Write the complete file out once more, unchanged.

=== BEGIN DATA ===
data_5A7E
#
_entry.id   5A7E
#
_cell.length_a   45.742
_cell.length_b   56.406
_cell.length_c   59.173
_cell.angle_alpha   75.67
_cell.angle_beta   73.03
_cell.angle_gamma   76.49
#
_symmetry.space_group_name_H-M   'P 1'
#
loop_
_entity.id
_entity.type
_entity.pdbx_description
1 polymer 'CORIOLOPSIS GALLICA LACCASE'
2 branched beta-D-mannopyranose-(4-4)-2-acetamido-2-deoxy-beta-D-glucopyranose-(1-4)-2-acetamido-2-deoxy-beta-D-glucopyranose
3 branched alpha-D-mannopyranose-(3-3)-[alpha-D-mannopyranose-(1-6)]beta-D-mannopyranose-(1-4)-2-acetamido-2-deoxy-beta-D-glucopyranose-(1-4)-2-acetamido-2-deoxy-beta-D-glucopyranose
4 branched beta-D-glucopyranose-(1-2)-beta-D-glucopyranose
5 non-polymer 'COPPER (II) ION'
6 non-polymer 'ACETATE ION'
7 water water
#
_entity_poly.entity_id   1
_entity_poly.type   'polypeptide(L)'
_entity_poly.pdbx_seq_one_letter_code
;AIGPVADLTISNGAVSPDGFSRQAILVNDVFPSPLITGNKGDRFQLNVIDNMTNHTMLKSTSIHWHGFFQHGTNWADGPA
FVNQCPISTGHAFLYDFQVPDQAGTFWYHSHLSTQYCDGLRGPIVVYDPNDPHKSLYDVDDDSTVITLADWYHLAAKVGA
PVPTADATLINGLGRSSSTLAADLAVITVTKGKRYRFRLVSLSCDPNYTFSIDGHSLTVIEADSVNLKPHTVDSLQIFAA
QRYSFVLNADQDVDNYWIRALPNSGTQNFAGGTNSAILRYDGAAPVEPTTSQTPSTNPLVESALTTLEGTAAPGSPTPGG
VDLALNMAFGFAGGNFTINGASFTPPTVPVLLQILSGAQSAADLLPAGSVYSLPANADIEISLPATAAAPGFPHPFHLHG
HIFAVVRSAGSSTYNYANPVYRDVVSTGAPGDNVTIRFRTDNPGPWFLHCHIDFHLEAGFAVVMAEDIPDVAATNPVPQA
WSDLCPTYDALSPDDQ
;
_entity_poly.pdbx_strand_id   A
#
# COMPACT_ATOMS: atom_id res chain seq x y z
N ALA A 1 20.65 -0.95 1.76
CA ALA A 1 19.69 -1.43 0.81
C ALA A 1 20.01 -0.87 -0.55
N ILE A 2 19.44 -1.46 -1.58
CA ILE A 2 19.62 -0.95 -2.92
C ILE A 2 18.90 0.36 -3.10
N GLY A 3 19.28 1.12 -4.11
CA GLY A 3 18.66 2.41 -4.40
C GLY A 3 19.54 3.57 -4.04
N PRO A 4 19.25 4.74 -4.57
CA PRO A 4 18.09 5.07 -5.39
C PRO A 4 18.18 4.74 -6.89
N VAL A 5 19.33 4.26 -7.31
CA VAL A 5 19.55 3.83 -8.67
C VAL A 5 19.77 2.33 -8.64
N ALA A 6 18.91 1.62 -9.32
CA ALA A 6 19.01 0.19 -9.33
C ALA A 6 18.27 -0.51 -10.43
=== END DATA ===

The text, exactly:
data_5A7E
#
_entry.id   5A7E
#
_cell.length_a   45.742
_cell.length_b   56.406
_cell.length_c   59.173
_cell.angle_alpha   75.67
_cell.angle_beta   73.03
_cell.angle_gamma   76.49
#
_symmetry.space_group_name_H-M   'P 1'
#
loop_
_entity.id
_entity.type
_entity.pdbx_description
1 polymer 'CORIOLOPSIS GALLICA LACCASE'
2 branched beta-D-mannopyranose-(4-4)-2-acetamido-2-deoxy-beta-D-glucopyranose-(1-4)-2-acetamido-2-deoxy-beta-D-glucopyranose
3 branched alpha-D-mannopyranose-(3-3)-[alpha-D-mannopyranose-(1-6)]beta-D-mannopyranose-(1-4)-2-acetamido-2-deoxy-beta-D-glucopyranose-(1-4)-2-acetamido-2-deoxy-beta-D-glucopyranose
4 branched beta-D-glucopyranose-(1-2)-beta-D-glucopyranose
5 non-polymer 'COPPER (II) ION'
6 non-polymer 'ACETATE ION'
7 water water
#
_entity_poly.entity_id   1
_entity_poly.type   'polypeptide(L)'
_entity_poly.pdbx_seq_one_letter_code
;AIGPVADLTISNGAVSPDGFSRQAILVNDVFPSPLITGNKGDRFQLNVIDNMTNHTMLKSTSIHWHGFFQHGTNWADGPA
FVNQCPISTGHAFLYDFQVPDQAGTFWYHSHLSTQYCDGLRGPIVVYDPNDPHKSLYDVDDDSTVITLADWYHLAAKVGA
PVPTADATLINGLGRSSSTLAADLAVITVTKGKRYRFRLVSLSCDPNYTFSIDGHSLTVIEADSVNLKPHTVDSLQIFAA
QRYSFVLNADQDVDNYWIRALPNSGTQNFAGGTNSAILRYDGAAPVEPTTSQTPSTNPLVESALTTLEGTAAPGSPTPGG
VDLALNMAFGFAGGNFTINGASFTPPTVPVLLQILSGAQSAADLLPAGSVYSLPANADIEISLPATAAAPGFPHPFHLHG
HIFAVVRSAGSSTYNYANPVYRDVVSTGAPGDNVTIRFRTDNPGPWFLHCHIDFHLEAGFAVVMAEDIPDVAATNPVPQA
WSDLCPTYDALSPDDQ
;
_entity_poly.pdbx_strand_id   A
#
# COMPACT_ATOMS: atom_id res chain seq x y z
N ALA A 1 20.65 -0.95 1.76
CA ALA A 1 19.69 -1.43 0.81
C ALA A 1 20.01 -0.87 -0.55
N ILE A 2 19.44 -1.46 -1.58
CA ILE A 2 19.62 -0.95 -2.92
C ILE A 2 18.90 0.36 -3.10
N GLY A 3 19.28 1.12 -4.11
CA GLY A 3 18.66 2.41 -4.40
C GLY A 3 19.54 3.57 -4.04
N PRO A 4 19.25 4.74 -4.57
CA PRO A 4 18.09 5.07 -5.39
C PRO A 4 18.18 4.74 -6.89
N VAL A 5 19.33 4.26 -7.31
CA VAL A 5 19.55 3.83 -8.67
C VAL A 5 19.77 2.33 -8.64
N ALA A 6 18.91 1.62 -9.32
CA ALA A 6 19.01 0.19 -9.33
C ALA A 6 18.27 -0.51 -10.43